This large, light-filled room, with windows on two sides, stretching from floor to ceiling, enjoys a sense of splendour with its grand marble fireplace and elaborate chandelier. Guests are invited to enjoy the space – and the extensive views across Mole Valley through the windows – from an eclectic mix of comfortable sofas and chairs. Some are covered in a plain duck-egg blue, others feature a contrasting hand-blocked print from Hazelton House.

Although the room is largely traditional in style, a contemporary edge is provided by the wing-back chair in a fabric called Josephine from John Stefanidis. Dominating one end of the room is a portrait of Lord Beaverbrook, belonging to the Beaverbrook Foundation, on one of the silk linen-lined walls.

In one of the cosiest corners of the House is the library, featuring original bookcases from Lord Beaverbrook’s days. The historical aspect of the room highlights one of the key challenges faced by Atkinson and her team. “There were a number of things the planners wouldn’t allow us to do – one of which was to extend the bookcases in the library,” she says.

Despite this, the space enjoys a lived-in feel, with a plethora of books, family photographs and paintings displayed on easels.

Guests can visit the cinema room to watch movies selected by film directors Sir Alan Parker and Hugh Hudson. The room is lined with a beautifully grained oak, channeling an art deco vibe, but Atkinson doesn’t believe the wood is from that period: “We have a photograph that shows fabric on the walls, which was something that I wanted to recreate, but unfortunately the planners wouldn’t allow us to,” she says.

The Dining Room in the House offers no visual clue that the space is a cutting-edge Japanese restaurant. Atkinson says she was only told what the focus of the food would be at the 11th hour, but adds that it would have made little difference. “I may have altered the design slightly if I had known it was going to be a Japanese restaurant, but I think the aim was always to create an English country house dining room,” she explains.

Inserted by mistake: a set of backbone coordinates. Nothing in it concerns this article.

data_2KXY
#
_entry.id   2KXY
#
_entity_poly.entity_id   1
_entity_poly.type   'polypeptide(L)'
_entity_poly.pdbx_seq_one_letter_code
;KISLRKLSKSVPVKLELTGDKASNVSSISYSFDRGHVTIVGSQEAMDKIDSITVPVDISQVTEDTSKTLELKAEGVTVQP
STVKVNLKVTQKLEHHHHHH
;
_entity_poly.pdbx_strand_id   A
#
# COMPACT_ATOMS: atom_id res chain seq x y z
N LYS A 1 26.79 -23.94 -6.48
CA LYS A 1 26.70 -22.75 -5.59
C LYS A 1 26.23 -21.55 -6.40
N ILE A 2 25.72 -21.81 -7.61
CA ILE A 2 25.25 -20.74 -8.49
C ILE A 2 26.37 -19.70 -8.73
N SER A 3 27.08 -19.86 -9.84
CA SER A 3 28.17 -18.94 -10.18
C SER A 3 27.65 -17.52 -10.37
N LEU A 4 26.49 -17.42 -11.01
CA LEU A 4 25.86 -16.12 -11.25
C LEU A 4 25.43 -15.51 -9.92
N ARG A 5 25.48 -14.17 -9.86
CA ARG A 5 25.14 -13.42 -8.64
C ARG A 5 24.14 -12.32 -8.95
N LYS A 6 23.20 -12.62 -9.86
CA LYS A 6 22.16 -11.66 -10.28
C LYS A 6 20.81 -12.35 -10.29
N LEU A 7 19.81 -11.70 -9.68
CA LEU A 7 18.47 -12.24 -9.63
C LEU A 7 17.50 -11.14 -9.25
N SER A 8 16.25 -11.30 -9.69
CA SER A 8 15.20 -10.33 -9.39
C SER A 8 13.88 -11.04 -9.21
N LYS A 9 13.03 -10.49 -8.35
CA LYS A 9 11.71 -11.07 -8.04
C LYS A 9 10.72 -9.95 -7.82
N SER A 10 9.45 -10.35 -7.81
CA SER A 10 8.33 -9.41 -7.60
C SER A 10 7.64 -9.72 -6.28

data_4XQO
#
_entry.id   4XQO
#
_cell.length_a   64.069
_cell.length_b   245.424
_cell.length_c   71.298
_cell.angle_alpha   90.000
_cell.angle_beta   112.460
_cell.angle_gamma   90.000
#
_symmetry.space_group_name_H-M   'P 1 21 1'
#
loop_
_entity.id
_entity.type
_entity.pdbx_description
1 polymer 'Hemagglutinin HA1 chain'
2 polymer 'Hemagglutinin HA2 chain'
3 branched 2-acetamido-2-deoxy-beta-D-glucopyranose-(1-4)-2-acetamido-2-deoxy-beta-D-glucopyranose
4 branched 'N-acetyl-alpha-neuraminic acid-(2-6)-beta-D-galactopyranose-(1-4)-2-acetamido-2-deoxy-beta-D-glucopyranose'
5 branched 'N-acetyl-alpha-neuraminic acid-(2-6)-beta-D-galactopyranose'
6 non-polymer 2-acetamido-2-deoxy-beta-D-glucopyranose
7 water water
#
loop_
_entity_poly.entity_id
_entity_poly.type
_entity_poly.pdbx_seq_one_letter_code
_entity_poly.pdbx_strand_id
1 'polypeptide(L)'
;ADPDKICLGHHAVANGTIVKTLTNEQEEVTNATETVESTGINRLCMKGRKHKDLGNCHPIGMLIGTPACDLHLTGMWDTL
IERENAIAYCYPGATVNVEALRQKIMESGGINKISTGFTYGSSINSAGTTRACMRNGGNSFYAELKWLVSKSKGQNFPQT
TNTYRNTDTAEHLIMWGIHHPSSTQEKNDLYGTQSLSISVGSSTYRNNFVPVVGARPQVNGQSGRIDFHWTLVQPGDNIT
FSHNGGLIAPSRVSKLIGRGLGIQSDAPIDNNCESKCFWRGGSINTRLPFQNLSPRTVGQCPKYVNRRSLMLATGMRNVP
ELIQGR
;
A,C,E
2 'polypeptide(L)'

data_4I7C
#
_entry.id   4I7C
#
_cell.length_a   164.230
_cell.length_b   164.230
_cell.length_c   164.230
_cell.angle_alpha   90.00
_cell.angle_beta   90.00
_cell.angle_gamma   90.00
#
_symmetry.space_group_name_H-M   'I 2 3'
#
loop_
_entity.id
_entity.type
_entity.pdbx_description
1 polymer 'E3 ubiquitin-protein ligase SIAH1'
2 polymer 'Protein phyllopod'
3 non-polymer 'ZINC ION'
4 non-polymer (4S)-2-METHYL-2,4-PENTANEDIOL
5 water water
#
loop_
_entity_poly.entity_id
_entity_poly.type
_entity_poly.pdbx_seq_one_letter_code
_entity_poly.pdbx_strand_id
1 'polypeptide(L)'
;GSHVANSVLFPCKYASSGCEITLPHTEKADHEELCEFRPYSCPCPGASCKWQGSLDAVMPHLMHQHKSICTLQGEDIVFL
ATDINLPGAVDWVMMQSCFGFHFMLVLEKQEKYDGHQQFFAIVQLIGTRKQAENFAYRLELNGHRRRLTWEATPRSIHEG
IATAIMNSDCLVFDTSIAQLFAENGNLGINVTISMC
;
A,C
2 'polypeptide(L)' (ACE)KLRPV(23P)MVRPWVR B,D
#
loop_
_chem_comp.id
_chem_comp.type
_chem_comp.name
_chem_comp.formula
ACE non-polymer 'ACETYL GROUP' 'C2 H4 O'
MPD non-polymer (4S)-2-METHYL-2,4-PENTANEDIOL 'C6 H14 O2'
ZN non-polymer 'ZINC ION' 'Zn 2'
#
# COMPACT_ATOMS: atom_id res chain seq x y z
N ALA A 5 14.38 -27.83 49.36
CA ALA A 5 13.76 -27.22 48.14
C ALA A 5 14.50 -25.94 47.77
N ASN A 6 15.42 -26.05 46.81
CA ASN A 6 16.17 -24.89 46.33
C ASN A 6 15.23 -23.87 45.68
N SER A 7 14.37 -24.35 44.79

And that is exactly what it is, with the chairs covered in a floral fabric from Nicholas Haslam (Aurora on Nivelles Oyster) inspired by a visit to Churchill’s home in Chartwell in Westerham, Kent. This is matched with velvet-covered sofas and banquette seating in Cantabria from Nina Campbell. The tables were designed by Atkinson’s in-house team.

Originally the drawing room, the Parrot bar was named after and inspired by the painting that occupies pride of place in the room. “We were not allowed by the planners to touch the painting,” explains Atkinson. “I had sleepless nights about what I was going to do with it, as I initially found it to be a bit brash and not very fashionable, but then decided I had to embrace it and create a slightly Victorian vibe to the room.”

Atkinson created the concept for the bar, which was designed by Rupert Bevan and frames the parrot painting. Head barman Rafael Sanchez, who worked at the Marbella Club golf resort and spa in Spain, provides an extensive cocktail menu.

The long list of the powerful and the great who once frequented the property as a guest of Lord Beaverbrook is highlighted by the interiors of the 18 bedrooms, where each one is individually designed with a former visitor in mind, such as Ian Fleming, David Lloyd George and Wallis Simpson. Atkinson says it was very easy to create the designs around such “charismatic and interesting visitors”.

References to each personality are largely subtle, although a large photograph of Roger Moore as James Bond, which hangs above the bath in the Ian Fleming studio suite, can hardly be ignored.

The Dowager suite – the grandest in the House and formerly Lady Beaverbrook’s bedroom – is filled with antiques and quirky touches, such as a shell-covered cabinet designed by Tess Morley, which Atkinson sourced and believes the room’s former occupant (an avid shell collector) would have enjoyed.

Rates From £225 for a classic room to £950 for the Dowager suite, across five room categories

Investment: £90m

THPT Comment: It was a long-time coming, but iconic historic house conversions can have their issues…great that The Beaverbrook is now with us.

First Seen: The Caterer